Aaron Murray at #2 starts at about 5:15 in the video, and the first pass they show is him throwing to Matt Stafford.
I've heard past rumors that ESPN's Scott Van Pelt used to read/post on some Georgia football forums (particularly the UGA Rivals forum Dawgchat, which apparently requires a membership now). If this is true, and SVP has a place in his heart for the Dawgs, then I feel a little bad for him being the victim of a good call-in prank on SportsCenter yesterday.
Feb 22, 2010
Production percentage losses in the SEC East for 2010 (listed from least losses to most):
1. South Carolina
Passing: Return QB
Rushing: 6.7% yards, 0% scoring
Receiving: 17% yards, 16.7% scoring
Passing: Return QB
Rushing: 10.3% yards, 0% scoring
Receiving: 7.4% yards, 0% scoring
Passing: Return QB
Rushing: 16.4% yards, 15.4% scoring
Receiving: 8.8% yards, 23% scoring
Passing: Lose 1-year starting QB
Receiving: 9% of yards, 20% of scoring
Passing: 95.2% yards, 96.4% scoring (losing 2-year starting QB)
Rushing: 65.8% yards, 68.4% scoring
Receiving: 21.8% yards, 14.3% scoring
Passing: Lose 3-year starting QB (and Greatest of All Time)
Rushing: 33% of total yards, 46% of scoring
Receiving: 73% of yards, 64% of scoring
My first thoughts after putting this data together:
1. It really is true that 2010 will be South Carolina's best chance to win the East.
2. Kentucky might actually be in position to finish second or third in the East.
3. Vandy returns a lot, but for them, that's a bad thing.
4. Georgia was hit pretty hard on defense, but overall, things don't look too bad.
5. Florida and Tennessee lost a TON. If Georgia is going to beat both of these teams in the same year, this might be the year to do it. Sure, new freshmen and recruits could be very good, but it's not easy to throw a bunch of new talent on the field and expect to win the division.
6. How crazy would it be if the SEC East standings end up looking like this list? On one hand, it would be very, very funny. On the other, it would be very, very sad.
Feb 16, 2010
I'm working on all of the data/calculations for a new "unbiased preseason poll" formula using CFBstats.com, and I've found some interesting numbers along the way.
In the transition from the 2009 Georgia squad to 2010, with graduating seniors and early exits to the NFL, Georgia loses:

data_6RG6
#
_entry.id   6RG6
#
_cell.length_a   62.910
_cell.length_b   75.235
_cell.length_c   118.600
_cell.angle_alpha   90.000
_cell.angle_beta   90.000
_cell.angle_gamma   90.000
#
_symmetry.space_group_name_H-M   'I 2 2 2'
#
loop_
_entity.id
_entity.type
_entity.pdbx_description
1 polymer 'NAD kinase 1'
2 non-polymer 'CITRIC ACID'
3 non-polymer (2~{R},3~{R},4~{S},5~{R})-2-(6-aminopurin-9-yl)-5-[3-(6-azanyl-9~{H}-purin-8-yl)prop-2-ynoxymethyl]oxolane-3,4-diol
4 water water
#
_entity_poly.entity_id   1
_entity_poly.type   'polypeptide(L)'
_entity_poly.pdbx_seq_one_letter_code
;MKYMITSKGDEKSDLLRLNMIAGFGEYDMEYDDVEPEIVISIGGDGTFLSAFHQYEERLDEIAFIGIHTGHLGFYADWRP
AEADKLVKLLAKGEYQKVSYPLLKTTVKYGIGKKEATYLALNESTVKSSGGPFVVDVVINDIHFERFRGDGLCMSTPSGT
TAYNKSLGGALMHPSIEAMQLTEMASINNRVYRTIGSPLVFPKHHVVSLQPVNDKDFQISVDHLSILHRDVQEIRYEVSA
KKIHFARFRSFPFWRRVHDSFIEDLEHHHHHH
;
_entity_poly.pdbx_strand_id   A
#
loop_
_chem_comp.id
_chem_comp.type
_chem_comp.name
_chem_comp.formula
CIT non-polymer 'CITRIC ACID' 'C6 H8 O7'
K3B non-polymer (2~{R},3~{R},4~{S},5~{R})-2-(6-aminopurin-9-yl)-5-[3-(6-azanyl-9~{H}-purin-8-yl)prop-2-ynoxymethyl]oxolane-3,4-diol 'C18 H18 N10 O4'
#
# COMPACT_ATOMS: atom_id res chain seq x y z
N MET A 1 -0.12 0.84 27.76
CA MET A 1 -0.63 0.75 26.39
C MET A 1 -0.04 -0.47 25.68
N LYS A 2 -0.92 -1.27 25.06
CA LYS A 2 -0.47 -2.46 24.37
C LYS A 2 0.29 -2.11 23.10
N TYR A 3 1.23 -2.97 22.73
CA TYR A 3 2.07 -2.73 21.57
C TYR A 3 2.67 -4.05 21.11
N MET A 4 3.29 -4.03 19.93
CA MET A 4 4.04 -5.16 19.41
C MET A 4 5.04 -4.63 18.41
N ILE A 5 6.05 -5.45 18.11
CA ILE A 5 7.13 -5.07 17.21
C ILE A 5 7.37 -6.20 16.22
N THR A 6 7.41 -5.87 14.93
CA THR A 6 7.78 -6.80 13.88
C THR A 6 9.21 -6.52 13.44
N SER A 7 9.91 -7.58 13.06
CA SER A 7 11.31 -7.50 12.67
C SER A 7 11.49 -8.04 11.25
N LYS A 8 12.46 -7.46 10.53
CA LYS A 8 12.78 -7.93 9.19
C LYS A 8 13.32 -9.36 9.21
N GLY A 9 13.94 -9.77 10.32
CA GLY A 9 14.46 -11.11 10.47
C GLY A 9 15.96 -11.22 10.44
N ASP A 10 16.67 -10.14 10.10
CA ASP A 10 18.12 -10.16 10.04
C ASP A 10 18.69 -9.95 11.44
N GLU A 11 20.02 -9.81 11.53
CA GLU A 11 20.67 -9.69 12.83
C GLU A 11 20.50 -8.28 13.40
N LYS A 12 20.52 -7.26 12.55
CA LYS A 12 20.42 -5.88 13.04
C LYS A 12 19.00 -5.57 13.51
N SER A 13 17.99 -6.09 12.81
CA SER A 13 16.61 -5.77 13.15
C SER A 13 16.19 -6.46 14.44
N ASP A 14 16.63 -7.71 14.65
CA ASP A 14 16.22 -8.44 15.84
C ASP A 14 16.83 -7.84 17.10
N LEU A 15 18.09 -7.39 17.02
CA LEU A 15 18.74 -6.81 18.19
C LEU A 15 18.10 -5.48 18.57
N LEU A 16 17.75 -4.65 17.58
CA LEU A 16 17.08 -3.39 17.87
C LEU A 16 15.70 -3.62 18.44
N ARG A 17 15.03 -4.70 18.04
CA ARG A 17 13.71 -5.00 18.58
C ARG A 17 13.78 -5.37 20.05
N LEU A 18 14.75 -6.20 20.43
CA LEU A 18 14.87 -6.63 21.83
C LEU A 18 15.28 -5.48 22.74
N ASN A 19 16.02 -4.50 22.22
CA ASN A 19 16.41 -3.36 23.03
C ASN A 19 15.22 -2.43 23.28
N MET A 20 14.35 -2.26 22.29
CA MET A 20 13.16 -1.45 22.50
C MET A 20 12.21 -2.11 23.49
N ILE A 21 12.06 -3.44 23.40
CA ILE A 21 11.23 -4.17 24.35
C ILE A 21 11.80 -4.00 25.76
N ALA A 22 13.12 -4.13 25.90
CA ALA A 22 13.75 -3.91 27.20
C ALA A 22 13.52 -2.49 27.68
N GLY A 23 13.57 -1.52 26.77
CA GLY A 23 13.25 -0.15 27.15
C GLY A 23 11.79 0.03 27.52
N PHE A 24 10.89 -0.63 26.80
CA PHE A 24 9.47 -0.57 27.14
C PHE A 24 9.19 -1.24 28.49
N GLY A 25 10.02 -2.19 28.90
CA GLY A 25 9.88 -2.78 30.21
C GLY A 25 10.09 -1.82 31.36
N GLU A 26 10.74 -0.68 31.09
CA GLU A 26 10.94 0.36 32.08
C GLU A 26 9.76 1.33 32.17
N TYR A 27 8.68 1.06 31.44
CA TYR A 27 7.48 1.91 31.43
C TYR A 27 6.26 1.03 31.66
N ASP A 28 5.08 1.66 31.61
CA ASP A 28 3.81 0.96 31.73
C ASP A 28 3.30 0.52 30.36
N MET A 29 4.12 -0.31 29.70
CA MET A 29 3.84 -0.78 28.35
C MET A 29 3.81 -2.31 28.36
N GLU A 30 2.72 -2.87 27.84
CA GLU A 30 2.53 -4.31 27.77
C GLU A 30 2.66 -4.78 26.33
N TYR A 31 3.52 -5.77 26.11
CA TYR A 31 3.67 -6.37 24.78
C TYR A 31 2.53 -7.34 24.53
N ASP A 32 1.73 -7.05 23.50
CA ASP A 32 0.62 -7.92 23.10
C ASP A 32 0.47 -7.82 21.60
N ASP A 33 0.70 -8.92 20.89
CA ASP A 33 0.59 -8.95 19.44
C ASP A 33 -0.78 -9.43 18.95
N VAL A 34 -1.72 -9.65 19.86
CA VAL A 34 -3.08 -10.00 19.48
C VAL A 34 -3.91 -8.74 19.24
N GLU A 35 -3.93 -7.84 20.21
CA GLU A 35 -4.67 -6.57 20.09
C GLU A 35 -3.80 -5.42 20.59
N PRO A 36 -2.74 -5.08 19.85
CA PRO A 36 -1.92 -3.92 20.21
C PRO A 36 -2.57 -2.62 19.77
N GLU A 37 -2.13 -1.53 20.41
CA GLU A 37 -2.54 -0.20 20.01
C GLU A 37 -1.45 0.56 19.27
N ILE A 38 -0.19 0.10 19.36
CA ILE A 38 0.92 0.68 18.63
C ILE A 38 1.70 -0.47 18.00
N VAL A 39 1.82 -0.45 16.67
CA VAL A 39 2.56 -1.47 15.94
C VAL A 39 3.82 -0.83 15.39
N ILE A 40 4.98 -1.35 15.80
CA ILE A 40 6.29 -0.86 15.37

Passing: Starting QB (roughly 100% of passing totals)
Rushing: Lose 0%
Receiving: 9.5% of total receiving yards, 20.8% of receiving touchdowns (all from Michael Moore)
The good news is they retain 100% of rushing yards and scoring, since there were no seniors last year that ran the ball (unless you count Joe Cox's -28 yards on the season).
At first glance, those numbers seem pretty bad, especially on defense, but then you take a look at some of the competition.
For example, the Florida Gators:
Passing: Lose 3-year starting QB
Rushing: Lose 33% total yards, 46% of scoring (mostly Tebow)
Receiving: Lose 73% of yards, 64% of scoring
Passing: Lose 0%
Rushing: Lose 9.9% of yards, 6.4% of scoring (Roy Upchurch)
Receiving: 11% of yards, 17% scoring
I haven't finished running the numbers on every top 25 team yet, but I think Florida might be the hardest hit by total percentages of offensive/defensive production lost, while Alabama is seeing huge losses on defense.
Feb 13, 2010
Feb 12, 2010
Feb 10, 2010
First, I'm currently working on this year's version of the "unbiased preseason poll" for college football. The formula was simple, but it turned out to be relatively helpful in 2009 for determining which teams where over or under rated. Comparing it to the actual preseason AP and USA Today polls, it accurately predicted that:
-Virginia Tech, Oklahoma State, LSU, California, North Carolina, Notre Dame, and Kansas were overrated teams.
-Oregon, TCU, Iowa, Texas Tech, Pittsburgh, and Cincinnati were underrated.
This was actually a huge success, because Iowa and TCU, teams that were ranked 17 and 22 in the AP preseason poll, actually ended up in the top 10 (both in BCS games). Texas Tech, Pitt, and Cincinnati were all unranked in the preseason AP and Coaches' polls, but all ended up in the top 25, with Cincinnati finishing as the #8 team. How did the voters miss by so much on these teams? The "unbiased poll" actually recognized them when the voters didn't.
But like I said before, the formula I used was very simple, based only on last season's final rankings and the returning starters for each team. So far with the same formula, this year's unbiased poll places Boise State at #1, Florida still at #3, and Alabama at #6. It isn't looking nearly as credible as last season's, but who knows, we could be surprised and see the BSU Broncos holding a crystal football at the end of next season (I wouldn't count on it). Still, I'm working on revamping the poll formula, adding different weighted values to the importance of players lost from each team, and maybe even finding a way to consider strength of schedule. If anyone has any suggestions, let me know. But I do still plan on finishing the poll with last year's formula, no matter how wacky it ends up.
In other news, spring football begins soon, and it clearly can't come soon enough.
Georgia's spring practice is set to begin on March 4, and the G-Day game is scheduled for April 10 (yes, the same weekend as the Masters).
I've seen people questioning whether the game would be on ESPN again this year, and although I doubt it seriously, I'm not sure. It seems possible that with ESPN's deal with the SEC, more and more SEC spring games could be featured on ESPN networks (if not on ESPN or ESPN2, maybe the SEC Network).
It seems that ESPN has already scheduled to televise LSU's spring game, and North Carolina's, but I'm having trouble finding any official sources that can confirm that. But the link above is a very trustworthy (and a must-have) source for any college football fan, especially during the season.